Spotlight on the Jewish Bookshelf: The Zohar
Sefer haZohar – The Book of Radiance – is the mysterious, magical masterpiece of Jewish mysticism. All details aside, the Zohar is significant mostly because it has forever changed Judaism – everyone who has come after it has either had to agree with it or argue with it. For that reason alone, it is important that all Jews understand this unusual book better.
The Zohar is an accretion of texts, compiled between the earliest years of Rabbinic Judaism (2nd/3rd century) and the Jewish renaissance of Medieval Spain. It first comes to light at the end of the 13th century, but demonstrates many factors that indicate that, at least in part, it is older than its publication date.
There are several coterminous layers to the text itself: 1) it is a commentary on the Torah, following the cycle of parashot and building on many older midrashim, 2) it is a narrative story about an individual, R’ Shimon bar Yochai, and his friends and family as they wander around the Galilean countryside (a la Canterbury Tales), 3) it is a theological dialogue between the characters and the text, laying out a systematic approach to Jewish theology for, arguably, the first time ever.
That theology represents a mystical lens on Judaism. It is not a different religion, nor a cult or sect, but simply a different way of looking at Judaism. In the course of the adventures described and the lessons taught, the Zohar constructs a mystical worldview which both differs considerably from some earlier Jewish thought, while also building on legitimate and authentic Jewish sources. This system has over time been called Kabbalah (today a very loaded word) which means ‘Reception.’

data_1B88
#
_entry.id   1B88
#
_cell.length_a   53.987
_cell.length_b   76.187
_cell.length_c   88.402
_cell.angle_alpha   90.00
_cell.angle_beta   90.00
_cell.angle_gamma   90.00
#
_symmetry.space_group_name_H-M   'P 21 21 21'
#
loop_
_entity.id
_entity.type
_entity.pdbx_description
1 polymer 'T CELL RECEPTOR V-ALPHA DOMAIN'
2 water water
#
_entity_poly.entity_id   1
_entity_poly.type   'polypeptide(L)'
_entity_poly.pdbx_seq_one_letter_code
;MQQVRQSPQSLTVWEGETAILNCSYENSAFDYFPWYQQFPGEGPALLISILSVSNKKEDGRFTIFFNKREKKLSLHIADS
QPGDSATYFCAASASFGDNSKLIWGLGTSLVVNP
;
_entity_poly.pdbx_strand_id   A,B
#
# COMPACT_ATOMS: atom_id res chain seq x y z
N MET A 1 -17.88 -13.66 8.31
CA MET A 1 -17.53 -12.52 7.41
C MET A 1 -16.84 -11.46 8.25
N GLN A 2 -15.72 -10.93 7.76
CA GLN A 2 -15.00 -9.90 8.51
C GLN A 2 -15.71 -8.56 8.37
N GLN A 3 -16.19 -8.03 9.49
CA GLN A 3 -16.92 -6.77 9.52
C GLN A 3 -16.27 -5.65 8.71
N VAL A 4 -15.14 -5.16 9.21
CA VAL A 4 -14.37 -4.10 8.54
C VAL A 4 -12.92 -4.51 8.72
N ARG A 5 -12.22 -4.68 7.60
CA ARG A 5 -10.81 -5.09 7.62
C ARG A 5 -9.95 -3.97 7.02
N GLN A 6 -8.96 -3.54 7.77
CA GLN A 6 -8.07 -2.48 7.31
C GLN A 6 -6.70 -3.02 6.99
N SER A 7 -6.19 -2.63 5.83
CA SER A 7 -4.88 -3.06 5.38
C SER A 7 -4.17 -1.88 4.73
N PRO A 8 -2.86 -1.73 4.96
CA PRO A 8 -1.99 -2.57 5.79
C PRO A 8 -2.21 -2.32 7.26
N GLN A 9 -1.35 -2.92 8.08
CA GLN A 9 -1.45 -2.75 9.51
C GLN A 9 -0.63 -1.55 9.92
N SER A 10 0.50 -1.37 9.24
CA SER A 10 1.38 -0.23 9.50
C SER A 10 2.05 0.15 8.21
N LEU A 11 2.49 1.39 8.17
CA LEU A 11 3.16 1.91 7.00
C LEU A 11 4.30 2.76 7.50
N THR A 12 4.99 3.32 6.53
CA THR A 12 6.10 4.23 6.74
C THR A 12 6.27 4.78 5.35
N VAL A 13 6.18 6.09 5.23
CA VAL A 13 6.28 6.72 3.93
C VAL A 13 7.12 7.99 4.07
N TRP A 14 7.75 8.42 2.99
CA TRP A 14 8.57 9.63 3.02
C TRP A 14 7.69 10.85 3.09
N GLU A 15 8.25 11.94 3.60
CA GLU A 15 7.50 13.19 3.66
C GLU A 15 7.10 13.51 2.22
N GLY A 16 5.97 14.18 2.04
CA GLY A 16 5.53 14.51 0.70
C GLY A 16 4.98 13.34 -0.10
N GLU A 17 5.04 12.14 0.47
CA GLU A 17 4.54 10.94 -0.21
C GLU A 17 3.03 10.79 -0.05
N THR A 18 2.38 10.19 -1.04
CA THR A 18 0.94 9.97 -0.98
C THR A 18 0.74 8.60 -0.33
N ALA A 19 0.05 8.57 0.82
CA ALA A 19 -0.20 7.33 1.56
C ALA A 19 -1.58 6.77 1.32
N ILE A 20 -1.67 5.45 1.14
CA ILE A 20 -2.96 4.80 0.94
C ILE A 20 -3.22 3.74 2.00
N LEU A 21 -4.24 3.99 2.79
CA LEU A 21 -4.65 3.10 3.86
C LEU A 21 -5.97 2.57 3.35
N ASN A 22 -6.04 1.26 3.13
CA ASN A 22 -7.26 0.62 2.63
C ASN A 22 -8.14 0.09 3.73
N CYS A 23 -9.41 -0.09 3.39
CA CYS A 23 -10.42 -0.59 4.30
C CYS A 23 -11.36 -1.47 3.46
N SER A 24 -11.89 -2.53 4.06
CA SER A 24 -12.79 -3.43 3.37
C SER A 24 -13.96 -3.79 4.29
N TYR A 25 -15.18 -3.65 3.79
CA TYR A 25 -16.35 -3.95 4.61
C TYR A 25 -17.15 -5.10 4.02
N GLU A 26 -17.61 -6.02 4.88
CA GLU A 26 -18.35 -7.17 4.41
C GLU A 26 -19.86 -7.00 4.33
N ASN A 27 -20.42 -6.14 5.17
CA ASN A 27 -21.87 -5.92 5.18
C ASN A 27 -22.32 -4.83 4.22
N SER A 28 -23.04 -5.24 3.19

Kabbalah typically can be understood through what I like to call the ‘3 Cs’: Creativity, Correspondence, and Conservatism. It is an incredibly creative approach to Jewish sources – the mystics are more than happy to rework and reinvent the texts of the Torah for their theological ends. In addition, Kabbalah, like most mystical systems, operates on the assumption that there are correspondences between things which we are unaware of. Nothing is as it seems – and the openness to a subterranean layer of meaning is what allows for a creative approach. Lastly, Kabbalah is a force for conservatism. Though the ideas are often quite radical, the Zohar is reacting to the influence of Maimonides and his philosophical interpretation of Judaism, working to preserve an irrational, mystical, and mythological take on the Torah.
It was these radical ideas which made its publishers fear for the outcome if the Zohar did not remain esoteric. As a result, the content itself is encoded. The text is written in an obscure and imaginary dialect of Aramaic, with codewords and baroque symbolism used to obfuscate the real content. The authors/editors did not want anyone to be able to pick up the text and understand it – they wished to keep the tradition within an elite few whom they could personally ensure understood its radical ideas.
Today that is very different. Thanks to the monumental work of Prof. Danny Matt over the last 20 years, there is now a good English translation with scholarly footnotes and comparative manuscript analysis which can be purchased by anyone on Amazon (the Pritzker Zohar). The result is that the Zohar is having a bit of a renaissance today, nearly a millennium after it first broke through into the public domain. The alternative approach to Judaism which it offers has found new purchase in our postmodern world, and will likely continue to shine new insights and knowledge onto generation after generation.
Rabbi Adam Zagoria-Moffet is the rabbi of St Albans Masorti Synagogue.